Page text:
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Ken Bloom | USLHC | USA

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APS, Day 2

This morning I gave my conference talk, which was about top-quark physics at the LHC. The other speakers in the session were Tim Tait, a theorist who does a lot of work on new physics that involves top, and Vernoica Sorin, who discussed recent results on top from the Tevatron. I enjoyed their talks; the Tevatron has done so much good work on top, and it’s interesting to hear the new theory ideas that were out there. My presentation went fine, thanks, although it would have been even better if we had some LHC data at this point and could actually show some real top-quark measurements. I wonder what the chances are that I could get this gig next year, when there will be more to say. (Probably small.)
I also attended a couple of events related to women in physics. There was an invited session featuring the research work of several women in experimental particle physics (Marjorie Corcoran, Daniela Bortoletto and Deborah Harris), followed by a panel discussion. All of them have faced a variety of challenges in juggling a career in research science with raising a family. I asked them about what sort of family-friendly policies they wished they had at their institutions, and all of them cited paternity leave for new fathers. I was glad to hear this — as a relatively new father myself, I’ve been on the warpath about such things lately. I do think that changes that we make that are good for women in physics will ultimately be good for the men in physics too. All of us in this line of work love doing what we do, but it’s important to find some work-life balance.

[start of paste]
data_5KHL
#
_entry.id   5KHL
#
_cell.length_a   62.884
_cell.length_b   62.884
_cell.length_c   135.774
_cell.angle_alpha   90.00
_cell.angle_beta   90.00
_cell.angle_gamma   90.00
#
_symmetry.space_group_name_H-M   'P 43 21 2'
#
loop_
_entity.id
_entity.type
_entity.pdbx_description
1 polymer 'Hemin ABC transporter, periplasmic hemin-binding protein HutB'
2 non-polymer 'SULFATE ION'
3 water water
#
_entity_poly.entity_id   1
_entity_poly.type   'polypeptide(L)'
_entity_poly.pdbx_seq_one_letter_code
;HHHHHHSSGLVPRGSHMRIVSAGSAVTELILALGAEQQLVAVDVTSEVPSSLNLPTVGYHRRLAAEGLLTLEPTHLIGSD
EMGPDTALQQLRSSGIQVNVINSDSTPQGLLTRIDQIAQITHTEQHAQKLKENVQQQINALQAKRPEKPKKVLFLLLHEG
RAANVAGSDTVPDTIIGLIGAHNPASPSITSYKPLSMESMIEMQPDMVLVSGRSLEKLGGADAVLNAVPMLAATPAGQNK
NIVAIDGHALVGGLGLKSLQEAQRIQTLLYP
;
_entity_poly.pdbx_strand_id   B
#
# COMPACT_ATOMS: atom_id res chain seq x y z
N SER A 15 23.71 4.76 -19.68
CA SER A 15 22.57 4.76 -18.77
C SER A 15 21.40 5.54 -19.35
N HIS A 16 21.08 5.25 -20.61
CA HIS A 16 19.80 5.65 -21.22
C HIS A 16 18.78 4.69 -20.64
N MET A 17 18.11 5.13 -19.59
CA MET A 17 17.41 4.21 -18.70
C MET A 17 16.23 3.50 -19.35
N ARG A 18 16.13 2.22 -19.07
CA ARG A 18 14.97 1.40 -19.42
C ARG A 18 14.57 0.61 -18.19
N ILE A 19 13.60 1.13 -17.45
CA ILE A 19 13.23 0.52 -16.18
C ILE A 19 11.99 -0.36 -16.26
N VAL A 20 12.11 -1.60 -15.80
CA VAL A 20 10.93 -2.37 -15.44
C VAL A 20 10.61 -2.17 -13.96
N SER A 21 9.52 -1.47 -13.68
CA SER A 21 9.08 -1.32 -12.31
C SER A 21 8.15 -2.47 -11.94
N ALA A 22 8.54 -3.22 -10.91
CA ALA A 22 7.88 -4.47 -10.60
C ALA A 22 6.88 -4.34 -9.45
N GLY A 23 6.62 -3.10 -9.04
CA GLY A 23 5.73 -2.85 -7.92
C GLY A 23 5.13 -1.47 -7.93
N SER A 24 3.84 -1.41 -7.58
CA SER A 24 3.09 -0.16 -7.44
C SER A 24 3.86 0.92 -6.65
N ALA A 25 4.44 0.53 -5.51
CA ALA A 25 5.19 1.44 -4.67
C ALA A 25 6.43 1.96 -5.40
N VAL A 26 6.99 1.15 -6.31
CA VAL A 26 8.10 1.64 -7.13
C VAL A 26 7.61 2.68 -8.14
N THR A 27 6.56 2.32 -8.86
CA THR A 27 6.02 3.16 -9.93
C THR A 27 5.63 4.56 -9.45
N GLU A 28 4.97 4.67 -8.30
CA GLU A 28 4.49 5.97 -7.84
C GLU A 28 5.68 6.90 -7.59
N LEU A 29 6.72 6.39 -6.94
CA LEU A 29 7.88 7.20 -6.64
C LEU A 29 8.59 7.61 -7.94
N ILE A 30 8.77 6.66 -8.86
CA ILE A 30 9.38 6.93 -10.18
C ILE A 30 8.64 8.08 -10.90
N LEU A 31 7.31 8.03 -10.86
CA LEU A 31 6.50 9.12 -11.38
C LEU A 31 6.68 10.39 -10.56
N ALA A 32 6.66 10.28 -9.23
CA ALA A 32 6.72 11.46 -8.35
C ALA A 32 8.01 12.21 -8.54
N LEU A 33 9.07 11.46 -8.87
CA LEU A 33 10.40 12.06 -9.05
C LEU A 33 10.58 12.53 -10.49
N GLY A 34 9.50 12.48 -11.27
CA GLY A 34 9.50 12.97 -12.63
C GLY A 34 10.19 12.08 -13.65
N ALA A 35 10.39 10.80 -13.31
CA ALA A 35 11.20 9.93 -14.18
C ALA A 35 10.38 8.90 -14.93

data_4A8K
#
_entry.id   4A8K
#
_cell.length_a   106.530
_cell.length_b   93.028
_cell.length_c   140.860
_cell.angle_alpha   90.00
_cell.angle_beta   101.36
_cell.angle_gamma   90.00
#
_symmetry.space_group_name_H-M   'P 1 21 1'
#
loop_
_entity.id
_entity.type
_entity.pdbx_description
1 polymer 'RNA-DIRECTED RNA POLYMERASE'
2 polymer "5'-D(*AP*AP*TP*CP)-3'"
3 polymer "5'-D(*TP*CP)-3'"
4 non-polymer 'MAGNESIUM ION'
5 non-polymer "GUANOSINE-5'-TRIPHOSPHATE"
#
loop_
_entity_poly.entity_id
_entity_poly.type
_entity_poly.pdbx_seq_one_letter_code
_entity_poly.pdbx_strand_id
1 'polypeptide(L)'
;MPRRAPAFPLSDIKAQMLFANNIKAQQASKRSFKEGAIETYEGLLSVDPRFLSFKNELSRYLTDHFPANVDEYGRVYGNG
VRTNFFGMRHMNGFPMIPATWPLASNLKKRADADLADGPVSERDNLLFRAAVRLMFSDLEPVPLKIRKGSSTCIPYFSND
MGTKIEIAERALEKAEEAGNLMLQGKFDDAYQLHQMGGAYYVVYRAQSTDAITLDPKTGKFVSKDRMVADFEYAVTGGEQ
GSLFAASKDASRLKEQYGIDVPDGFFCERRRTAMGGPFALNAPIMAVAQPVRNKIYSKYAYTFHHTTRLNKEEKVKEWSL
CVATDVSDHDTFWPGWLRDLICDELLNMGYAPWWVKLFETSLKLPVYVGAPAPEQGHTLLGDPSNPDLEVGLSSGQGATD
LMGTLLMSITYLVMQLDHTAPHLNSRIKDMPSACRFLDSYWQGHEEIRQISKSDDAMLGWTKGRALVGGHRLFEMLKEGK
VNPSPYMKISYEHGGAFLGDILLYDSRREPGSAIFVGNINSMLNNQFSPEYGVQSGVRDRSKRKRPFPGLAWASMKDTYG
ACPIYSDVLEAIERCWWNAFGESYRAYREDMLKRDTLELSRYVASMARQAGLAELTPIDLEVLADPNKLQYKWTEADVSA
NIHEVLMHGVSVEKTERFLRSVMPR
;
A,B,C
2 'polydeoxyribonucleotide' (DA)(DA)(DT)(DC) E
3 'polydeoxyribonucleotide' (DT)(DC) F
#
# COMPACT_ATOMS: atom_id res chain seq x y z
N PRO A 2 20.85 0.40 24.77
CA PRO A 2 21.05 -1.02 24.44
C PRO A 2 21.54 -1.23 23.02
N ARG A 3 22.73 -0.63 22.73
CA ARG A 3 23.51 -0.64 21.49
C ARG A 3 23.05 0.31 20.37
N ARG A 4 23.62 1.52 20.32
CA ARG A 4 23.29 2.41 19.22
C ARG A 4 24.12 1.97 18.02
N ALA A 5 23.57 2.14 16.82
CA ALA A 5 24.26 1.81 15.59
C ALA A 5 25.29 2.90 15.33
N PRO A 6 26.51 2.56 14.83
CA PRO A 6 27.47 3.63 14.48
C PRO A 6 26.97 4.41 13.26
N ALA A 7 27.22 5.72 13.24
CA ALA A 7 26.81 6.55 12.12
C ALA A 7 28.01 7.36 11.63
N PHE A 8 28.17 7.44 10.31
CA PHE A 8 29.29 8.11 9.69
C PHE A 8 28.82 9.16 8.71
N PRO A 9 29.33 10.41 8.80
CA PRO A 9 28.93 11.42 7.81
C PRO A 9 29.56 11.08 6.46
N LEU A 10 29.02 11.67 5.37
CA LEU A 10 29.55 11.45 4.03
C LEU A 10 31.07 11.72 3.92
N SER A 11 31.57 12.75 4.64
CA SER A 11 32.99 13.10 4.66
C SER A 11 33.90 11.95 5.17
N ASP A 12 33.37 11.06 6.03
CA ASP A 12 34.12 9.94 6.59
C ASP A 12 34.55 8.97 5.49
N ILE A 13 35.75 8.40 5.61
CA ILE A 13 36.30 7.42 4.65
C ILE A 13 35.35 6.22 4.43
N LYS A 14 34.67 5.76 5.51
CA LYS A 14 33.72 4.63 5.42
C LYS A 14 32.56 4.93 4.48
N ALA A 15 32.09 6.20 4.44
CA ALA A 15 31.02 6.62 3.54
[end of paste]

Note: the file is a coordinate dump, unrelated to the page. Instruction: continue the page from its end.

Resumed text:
The most recent past president of the APS gave an address in the early evening, which I was able to hear a little bit of before meeting some friends from graduate school for dinner. He cited efforts that the Society has made to improve the training of physics teachers.  Public education is a very important part of what the APS does, and educating future educators is a way to leverage resources and have a greater impact on the problem.  These programs have been quite successful so far.  As it happens, one of the friends I had dinner with now works on these programs for APS, so we got to talk a bit about that.

OK, two days down — only two more days of this marathon to go!

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